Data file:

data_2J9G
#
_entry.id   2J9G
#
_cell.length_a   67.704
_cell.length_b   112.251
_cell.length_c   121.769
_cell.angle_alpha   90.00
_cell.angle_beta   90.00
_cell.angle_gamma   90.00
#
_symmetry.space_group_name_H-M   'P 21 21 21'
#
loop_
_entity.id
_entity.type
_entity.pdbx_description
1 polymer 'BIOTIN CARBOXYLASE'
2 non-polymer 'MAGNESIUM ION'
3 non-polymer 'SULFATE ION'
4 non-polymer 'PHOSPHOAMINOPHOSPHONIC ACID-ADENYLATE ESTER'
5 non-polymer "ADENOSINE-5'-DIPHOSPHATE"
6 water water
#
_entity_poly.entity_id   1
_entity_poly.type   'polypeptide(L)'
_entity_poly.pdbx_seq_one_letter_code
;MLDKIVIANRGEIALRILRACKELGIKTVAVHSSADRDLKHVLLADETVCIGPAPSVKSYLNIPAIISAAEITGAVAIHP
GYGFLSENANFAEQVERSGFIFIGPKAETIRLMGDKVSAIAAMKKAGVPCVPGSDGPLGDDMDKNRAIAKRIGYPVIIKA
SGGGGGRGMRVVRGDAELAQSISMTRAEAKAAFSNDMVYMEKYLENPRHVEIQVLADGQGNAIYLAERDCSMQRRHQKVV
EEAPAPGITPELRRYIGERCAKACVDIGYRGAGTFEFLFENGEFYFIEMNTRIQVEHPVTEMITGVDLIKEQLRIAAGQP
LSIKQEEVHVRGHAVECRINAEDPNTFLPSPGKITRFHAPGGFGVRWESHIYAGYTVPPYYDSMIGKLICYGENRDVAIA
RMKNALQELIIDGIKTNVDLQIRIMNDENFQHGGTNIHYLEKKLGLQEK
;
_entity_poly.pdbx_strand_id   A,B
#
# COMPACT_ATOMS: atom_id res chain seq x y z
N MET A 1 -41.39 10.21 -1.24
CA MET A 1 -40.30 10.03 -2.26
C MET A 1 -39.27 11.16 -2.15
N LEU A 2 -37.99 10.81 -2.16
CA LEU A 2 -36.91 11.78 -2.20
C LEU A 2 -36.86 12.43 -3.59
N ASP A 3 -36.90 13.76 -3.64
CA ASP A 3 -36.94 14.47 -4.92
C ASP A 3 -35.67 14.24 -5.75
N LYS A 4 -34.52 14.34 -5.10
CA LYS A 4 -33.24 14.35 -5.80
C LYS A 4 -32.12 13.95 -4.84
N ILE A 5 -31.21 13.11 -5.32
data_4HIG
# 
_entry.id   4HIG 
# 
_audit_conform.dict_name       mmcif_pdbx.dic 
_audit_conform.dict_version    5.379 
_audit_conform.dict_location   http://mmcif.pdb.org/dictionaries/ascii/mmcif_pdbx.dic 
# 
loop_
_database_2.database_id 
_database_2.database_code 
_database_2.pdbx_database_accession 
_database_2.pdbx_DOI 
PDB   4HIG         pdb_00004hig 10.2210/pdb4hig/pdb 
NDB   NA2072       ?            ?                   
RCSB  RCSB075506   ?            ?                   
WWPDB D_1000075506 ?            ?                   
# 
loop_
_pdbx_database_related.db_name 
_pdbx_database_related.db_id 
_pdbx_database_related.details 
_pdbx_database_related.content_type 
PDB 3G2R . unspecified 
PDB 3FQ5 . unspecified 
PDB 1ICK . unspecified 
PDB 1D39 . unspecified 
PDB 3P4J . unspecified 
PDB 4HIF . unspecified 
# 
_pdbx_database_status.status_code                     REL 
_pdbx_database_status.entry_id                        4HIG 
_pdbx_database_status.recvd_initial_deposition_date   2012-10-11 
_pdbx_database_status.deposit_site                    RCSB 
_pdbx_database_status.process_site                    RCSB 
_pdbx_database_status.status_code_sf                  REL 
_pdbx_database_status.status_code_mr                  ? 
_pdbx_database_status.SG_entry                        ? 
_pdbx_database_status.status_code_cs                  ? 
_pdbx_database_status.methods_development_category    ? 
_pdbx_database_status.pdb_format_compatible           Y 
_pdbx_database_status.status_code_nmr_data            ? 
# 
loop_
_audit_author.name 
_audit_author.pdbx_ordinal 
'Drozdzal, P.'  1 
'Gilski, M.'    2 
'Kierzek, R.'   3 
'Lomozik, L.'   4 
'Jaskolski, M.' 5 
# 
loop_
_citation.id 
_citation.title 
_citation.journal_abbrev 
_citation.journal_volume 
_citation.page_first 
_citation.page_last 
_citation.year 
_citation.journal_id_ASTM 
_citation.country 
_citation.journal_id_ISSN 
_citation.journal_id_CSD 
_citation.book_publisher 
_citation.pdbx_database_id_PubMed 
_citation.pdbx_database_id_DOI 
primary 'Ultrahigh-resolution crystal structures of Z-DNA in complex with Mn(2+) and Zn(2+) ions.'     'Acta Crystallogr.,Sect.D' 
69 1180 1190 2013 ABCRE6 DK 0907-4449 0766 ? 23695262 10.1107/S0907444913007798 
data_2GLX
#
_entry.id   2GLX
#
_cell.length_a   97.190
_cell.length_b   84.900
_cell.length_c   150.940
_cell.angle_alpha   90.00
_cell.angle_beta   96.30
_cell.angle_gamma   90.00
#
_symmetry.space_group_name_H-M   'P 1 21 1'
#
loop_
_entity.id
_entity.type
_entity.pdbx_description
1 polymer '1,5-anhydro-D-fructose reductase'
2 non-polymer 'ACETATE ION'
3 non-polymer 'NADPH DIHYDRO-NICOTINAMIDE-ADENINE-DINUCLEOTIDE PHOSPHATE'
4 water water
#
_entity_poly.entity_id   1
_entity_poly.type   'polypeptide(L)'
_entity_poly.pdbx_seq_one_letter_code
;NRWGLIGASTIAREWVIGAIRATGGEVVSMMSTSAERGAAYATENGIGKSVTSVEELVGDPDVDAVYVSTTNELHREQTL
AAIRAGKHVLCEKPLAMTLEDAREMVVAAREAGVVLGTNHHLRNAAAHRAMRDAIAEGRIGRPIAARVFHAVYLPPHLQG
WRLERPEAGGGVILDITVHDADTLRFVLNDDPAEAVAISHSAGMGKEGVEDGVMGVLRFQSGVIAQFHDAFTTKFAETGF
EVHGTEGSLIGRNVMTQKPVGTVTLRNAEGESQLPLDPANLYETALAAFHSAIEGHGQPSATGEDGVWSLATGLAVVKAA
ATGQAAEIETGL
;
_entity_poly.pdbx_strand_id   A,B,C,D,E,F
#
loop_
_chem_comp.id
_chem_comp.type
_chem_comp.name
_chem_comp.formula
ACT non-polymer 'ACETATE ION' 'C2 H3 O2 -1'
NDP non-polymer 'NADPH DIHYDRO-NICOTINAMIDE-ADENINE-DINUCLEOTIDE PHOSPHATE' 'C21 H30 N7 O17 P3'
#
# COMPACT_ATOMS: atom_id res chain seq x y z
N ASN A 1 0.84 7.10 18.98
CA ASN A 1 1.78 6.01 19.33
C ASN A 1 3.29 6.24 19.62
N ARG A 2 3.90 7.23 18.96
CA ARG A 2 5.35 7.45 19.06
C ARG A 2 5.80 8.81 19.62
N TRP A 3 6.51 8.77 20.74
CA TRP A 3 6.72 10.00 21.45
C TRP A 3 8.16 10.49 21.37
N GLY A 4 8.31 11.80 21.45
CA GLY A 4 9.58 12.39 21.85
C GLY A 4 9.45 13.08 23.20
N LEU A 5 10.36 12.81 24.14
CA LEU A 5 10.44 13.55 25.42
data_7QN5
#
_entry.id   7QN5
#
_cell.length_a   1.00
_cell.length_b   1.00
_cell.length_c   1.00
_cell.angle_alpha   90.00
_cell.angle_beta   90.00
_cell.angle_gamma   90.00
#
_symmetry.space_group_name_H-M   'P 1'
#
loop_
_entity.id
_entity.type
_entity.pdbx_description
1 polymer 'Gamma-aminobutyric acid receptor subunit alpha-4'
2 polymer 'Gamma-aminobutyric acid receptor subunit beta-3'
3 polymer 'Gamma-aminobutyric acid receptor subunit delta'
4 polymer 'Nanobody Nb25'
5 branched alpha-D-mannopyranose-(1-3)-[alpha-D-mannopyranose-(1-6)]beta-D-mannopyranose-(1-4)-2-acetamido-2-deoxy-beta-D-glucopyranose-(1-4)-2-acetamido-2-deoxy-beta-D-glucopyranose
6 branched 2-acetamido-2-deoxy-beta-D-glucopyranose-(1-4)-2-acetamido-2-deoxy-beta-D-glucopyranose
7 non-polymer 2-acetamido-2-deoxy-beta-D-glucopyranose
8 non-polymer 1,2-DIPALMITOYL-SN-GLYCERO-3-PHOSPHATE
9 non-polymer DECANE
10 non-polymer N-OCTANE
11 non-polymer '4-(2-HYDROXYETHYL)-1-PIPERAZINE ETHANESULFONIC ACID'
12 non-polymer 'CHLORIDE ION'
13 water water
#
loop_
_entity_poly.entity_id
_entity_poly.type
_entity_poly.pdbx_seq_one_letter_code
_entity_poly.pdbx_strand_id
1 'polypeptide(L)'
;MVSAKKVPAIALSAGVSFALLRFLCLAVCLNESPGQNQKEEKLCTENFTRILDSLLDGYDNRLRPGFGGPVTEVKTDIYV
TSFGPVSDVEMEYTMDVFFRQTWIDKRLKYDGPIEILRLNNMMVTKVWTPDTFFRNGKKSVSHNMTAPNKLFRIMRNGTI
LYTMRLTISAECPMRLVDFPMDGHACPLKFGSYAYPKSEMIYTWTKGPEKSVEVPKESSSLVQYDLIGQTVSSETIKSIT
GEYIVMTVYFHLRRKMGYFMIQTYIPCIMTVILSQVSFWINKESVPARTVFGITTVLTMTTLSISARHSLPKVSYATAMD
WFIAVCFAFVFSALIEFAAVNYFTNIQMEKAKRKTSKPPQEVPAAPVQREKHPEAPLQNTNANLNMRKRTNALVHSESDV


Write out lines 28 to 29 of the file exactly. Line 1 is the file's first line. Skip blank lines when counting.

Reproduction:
;MLDKIVIANRGEIALRILRACKELGIKTVAVHSSADRDLKHVLLADETVCIGPAPSVKSYLNIPAIISAAEITGAVAIHP
GYGFLSENANFAEQVERSGFIFIGPKAETIRLMGDKVSAIAAMKKAGVPCVPGSDGPLGDDMDKNRAIAKRIGYPVIIKA